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Fighting a will can be an enormous challenge, and it should be no surprise. Courts often see a will as the voice of the person who wrote the will, and since that person is no longer able to speak about their wishes, a will is the best way to know what the deceased wishes were.
Still, just because it’s difficult doesn’t mean that a will cannot be contested. Those in the best position for filing a challenge are usually spouses or very close relatives, but anyone who may have a vested interest in the will can contest.
Success could mean a will being voided in part or whole or in having a previous version reinstated. Failure could mean nothing has changed, and you’ve gone through a long, expensive, and emotionally draining process for nothing.
That’s why it’s essential to know beforehand what constitutes valid grounds to contest a will.
In most cases, only individuals over 18 years of age can compose a legal will. Adults are given the presumption of testamentary capacity in filing a will, meaning the court’s default position is that the author of the will is of legal age and sound mind. To challenge that status, an individual contesting a will must prove that the deceased suffered from senility, dementia, severe substance abuse, or in some way did not have complete control of their mental faculties at the time the will was written.
If you can prove that a will was written under fraudulent information or undue influence from another party, you have grounds to contest a will. “Undue influence” means that the deceased lacked complete free will or power to determine the distribution of their assets due to outside manipulation. You’ll need to show evidence that a bad actor manipulated the deceased into leaving them all or most of the deceased assets using emotional pressure, blackmail, fraudulent information, or a similar act.
Sometimes, the will being executed is not the most recent. For whatever reason, the most recent will was not initially discovered when filing. If a new will is found and verified, it can be presented to the court resulting in nullification of the previous version. The new will should ideally state that it is meant to replace older versions, and those older versions should be destroyed.
If you suspect there is a newer version of the will than that being files, make sure to check the deceased’s files and other belongings. Also, see if they have a lawyer you’re not familiar with and who may not yet be aware of the testator’s passing.
Physical copies of the will must be dated and signed by the testator in front of at least two adult witnesses. In most cases, those witnesses cannot be named heirs in the will. Should one of the witnesses be included in the will, their benefit may be voided, but the rest of the document will likely stay intact.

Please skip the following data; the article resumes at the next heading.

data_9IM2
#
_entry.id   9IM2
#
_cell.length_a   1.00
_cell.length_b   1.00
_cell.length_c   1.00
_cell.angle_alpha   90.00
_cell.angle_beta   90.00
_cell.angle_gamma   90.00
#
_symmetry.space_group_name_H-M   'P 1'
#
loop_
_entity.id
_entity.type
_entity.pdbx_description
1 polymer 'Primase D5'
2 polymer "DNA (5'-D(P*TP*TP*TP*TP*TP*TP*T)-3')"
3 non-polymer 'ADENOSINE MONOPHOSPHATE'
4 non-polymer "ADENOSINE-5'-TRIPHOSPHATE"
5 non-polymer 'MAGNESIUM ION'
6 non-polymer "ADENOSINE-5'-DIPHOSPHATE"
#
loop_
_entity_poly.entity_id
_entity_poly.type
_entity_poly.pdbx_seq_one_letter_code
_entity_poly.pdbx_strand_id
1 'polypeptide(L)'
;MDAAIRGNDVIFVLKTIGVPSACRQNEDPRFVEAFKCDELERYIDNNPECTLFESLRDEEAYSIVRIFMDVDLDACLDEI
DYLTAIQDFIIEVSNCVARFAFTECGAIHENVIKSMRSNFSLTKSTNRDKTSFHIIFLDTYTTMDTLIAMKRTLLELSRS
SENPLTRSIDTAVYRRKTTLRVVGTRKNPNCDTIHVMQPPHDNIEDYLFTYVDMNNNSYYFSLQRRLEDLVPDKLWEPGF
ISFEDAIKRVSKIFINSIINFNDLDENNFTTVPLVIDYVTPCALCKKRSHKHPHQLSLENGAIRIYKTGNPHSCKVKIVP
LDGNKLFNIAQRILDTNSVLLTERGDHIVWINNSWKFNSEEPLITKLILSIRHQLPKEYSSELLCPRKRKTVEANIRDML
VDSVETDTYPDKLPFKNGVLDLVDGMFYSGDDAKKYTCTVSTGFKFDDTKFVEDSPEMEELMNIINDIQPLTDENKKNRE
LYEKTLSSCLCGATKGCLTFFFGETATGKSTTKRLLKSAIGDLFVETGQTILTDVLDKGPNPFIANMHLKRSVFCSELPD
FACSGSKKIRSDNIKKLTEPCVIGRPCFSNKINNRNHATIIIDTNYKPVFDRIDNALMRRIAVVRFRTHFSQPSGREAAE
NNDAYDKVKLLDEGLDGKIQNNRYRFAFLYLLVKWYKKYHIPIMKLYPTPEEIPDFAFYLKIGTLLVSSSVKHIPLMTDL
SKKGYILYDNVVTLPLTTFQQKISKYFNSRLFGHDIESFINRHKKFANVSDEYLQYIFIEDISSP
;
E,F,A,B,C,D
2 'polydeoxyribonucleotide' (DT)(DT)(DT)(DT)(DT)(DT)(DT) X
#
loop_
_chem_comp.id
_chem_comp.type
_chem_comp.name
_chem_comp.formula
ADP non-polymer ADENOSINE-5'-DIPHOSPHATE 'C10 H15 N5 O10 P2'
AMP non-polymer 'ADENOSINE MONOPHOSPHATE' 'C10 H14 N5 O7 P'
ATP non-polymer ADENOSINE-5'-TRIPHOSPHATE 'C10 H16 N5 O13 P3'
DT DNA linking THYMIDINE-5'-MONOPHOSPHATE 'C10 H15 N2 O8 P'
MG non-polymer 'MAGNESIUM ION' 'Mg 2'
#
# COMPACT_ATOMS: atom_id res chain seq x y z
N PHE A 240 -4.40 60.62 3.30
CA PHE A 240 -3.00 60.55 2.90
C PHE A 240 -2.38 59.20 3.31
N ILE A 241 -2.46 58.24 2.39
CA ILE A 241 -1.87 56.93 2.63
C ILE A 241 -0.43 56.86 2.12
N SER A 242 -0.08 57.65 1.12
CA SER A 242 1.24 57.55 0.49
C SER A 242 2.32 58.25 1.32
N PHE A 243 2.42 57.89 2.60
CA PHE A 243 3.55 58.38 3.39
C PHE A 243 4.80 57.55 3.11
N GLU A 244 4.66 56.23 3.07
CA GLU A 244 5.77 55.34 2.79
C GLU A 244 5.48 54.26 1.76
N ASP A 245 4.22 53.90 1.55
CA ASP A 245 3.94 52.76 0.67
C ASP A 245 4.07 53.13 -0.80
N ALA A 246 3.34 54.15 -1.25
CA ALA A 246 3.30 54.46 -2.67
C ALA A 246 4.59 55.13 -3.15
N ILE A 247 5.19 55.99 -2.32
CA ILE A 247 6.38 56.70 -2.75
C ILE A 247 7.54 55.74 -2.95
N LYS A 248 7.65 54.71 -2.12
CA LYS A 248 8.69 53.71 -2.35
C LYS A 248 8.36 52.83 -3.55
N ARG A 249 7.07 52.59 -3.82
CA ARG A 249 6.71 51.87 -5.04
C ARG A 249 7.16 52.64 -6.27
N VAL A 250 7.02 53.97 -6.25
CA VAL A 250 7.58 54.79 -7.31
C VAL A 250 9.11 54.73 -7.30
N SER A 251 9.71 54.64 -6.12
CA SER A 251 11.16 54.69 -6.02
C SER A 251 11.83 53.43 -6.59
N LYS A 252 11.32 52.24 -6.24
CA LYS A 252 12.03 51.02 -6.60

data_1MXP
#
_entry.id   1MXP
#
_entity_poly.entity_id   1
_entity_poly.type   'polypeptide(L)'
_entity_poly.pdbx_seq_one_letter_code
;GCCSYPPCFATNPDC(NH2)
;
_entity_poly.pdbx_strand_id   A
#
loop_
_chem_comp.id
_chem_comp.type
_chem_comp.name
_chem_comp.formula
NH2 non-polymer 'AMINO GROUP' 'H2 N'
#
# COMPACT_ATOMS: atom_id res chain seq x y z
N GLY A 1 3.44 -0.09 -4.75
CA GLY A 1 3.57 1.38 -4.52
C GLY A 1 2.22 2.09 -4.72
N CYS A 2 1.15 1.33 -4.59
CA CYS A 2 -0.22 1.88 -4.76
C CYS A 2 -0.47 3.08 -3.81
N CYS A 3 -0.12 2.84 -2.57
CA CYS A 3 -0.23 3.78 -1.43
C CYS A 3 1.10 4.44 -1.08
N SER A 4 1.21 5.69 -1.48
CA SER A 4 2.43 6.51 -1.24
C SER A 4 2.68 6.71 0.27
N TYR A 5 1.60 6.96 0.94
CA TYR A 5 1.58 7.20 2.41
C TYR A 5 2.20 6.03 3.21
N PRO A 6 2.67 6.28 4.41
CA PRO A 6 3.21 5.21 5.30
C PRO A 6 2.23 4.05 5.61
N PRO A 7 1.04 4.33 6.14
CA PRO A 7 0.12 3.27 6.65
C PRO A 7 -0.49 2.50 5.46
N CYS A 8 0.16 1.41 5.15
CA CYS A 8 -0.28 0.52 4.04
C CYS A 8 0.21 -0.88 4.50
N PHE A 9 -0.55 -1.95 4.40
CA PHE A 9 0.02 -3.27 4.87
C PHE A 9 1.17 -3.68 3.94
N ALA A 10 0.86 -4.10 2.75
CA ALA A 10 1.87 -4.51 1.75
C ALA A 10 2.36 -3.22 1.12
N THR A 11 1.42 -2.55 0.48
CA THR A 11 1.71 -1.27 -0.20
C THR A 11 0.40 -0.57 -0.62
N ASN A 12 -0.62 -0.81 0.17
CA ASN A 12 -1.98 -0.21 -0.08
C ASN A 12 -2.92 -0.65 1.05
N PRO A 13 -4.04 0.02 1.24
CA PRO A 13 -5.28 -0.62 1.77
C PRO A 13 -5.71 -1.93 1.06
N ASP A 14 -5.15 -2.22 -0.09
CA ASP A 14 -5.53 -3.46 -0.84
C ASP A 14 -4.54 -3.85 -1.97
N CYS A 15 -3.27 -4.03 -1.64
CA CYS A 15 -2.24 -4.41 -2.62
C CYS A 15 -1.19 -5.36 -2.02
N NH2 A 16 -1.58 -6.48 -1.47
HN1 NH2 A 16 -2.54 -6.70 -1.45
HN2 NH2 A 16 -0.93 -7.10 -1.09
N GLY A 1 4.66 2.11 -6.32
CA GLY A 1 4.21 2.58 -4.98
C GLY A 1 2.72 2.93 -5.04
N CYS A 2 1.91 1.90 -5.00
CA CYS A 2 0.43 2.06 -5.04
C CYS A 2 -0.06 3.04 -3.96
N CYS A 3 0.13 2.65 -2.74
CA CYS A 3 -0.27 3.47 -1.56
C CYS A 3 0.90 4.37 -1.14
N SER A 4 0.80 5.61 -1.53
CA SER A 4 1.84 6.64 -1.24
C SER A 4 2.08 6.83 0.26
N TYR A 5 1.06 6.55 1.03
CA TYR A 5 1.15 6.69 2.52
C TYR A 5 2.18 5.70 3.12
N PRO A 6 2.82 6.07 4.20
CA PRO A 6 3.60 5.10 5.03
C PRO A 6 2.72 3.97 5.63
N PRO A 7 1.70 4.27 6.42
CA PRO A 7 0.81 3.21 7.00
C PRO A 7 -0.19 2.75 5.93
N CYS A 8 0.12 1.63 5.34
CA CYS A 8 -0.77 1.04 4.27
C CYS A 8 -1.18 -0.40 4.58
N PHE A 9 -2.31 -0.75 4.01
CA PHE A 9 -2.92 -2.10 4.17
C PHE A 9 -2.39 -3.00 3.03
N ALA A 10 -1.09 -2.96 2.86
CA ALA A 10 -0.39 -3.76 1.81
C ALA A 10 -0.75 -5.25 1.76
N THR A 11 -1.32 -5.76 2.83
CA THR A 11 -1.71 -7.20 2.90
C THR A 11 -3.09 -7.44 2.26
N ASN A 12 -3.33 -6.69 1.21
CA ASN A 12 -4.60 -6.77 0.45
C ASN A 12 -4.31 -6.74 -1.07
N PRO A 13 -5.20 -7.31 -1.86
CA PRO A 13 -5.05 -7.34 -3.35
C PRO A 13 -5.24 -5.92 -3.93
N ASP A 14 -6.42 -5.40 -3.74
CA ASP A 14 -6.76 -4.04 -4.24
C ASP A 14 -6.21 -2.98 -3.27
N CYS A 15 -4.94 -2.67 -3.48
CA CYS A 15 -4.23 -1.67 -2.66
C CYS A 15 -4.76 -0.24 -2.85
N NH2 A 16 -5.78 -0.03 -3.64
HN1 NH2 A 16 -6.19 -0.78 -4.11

Many states will allow handwritten, unwitnessed wills—referred to as “holographic wills.” These must be written, signed, and dated entirely in the testator’s handwriting. Comparatively, holographic wills are easier to challenge because there are no witnesses.
While the details may vary from state to state, most require that a will explicitly state that it is the testator’s will. It clearly states the leaving of a significant asset to a specific heir and appoints a particular individual to act as executor. (Note, the court often has the final say in who will act as executor regardless of the will.)
While there is no legal requirement for a will to be notarized, it helps a lot. Many people include a notarized document stating the presence of witnesses. This reduces questions surrounding a will’s validity. It can also have a statement regarding the deceased being of sound mind and being free of outside influence.
Again, these aren’t required, but they do bolster the will’s strength.
If a new will replaces an older one, the testator needs to state this clearly, and that previous versions should be destroyed. This reduces confusion and the likelihood of an earlier will resurfacing and being used as the basis for a challenge.
Avoid placing any conditions on an heir to receive a benefit. This lack of clarity in intent can be used to mount a challenge to a will. Similarly, don’t try to give away jointly-owned property or other assets. These will typically go to the survivor of the joint ownership.
If you have assets that fall outside of probates, such as life insurance policies or retirement accounts, they should also be left out to avoid confusion. These assets have their own clear paths of distribution.
A will provides a lot of closure for surviving family and offers peace of mind for the testator in knowing their final wishes are made known. That said, there can be times when a problem will needs to be given a second look or possibly voided.
Should you feel there are sufficient grounds for such an act, you’ll need the best estate lawyers available on your side to guide you through the process. Contact the professionals at Heban, Murphee & Lewandowski, LLC today for a free consultation.